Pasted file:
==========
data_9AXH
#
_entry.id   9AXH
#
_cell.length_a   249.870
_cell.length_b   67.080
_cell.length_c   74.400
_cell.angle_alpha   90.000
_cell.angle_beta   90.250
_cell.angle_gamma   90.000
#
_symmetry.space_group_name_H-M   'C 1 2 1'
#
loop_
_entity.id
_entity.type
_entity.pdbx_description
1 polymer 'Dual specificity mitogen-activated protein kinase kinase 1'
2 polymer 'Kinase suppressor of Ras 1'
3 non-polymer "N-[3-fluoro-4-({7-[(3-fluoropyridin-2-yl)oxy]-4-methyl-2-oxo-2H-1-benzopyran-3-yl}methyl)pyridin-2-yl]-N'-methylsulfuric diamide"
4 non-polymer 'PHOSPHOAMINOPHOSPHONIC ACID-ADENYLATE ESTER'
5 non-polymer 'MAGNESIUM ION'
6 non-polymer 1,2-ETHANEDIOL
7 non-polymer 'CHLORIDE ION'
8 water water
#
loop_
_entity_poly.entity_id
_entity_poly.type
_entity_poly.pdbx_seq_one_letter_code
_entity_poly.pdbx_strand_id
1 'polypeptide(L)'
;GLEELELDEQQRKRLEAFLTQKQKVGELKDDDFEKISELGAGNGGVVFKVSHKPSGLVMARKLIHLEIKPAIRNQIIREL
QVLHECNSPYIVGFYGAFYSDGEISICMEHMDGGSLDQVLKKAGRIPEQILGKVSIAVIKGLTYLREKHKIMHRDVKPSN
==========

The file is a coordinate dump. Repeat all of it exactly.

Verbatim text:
data_9AXH
#
_entry.id   9AXH
#
_cell.length_a   249.870
_cell.length_b   67.080
_cell.length_c   74.400
_cell.angle_alpha   90.000
_cell.angle_beta   90.250
_cell.angle_gamma   90.000
#
_symmetry.space_group_name_H-M   'C 1 2 1'
#
loop_
_entity.id
_entity.type
_entity.pdbx_description
1 polymer 'Dual specificity mitogen-activated protein kinase kinase 1'
2 polymer 'Kinase suppressor of Ras 1'
3 non-polymer "N-[3-fluoro-4-({7-[(3-fluoropyridin-2-yl)oxy]-4-methyl-2-oxo-2H-1-benzopyran-3-yl}methyl)pyridin-2-yl]-N'-methylsulfuric diamide"
4 non-polymer 'PHOSPHOAMINOPHOSPHONIC ACID-ADENYLATE ESTER'
5 non-polymer 'MAGNESIUM ION'
6 non-polymer 1,2-ETHANEDIOL
7 non-polymer 'CHLORIDE ION'
8 water water
#
loop_
_entity_poly.entity_id
_entity_poly.type
_entity_poly.pdbx_seq_one_letter_code
_entity_poly.pdbx_strand_id
1 'polypeptide(L)'
;GLEELELDEQQRKRLEAFLTQKQKVGELKDDDFEKISELGAGNGGVVFKVSHKPSGLVMARKLIHLEIKPAIRNQIIREL
QVLHECNSPYIVGFYGAFYSDGEISICMEHMDGGSLDQVLKKAGRIPEQILGKVSIAVIKGLTYLREKHKIMHRDVKPSN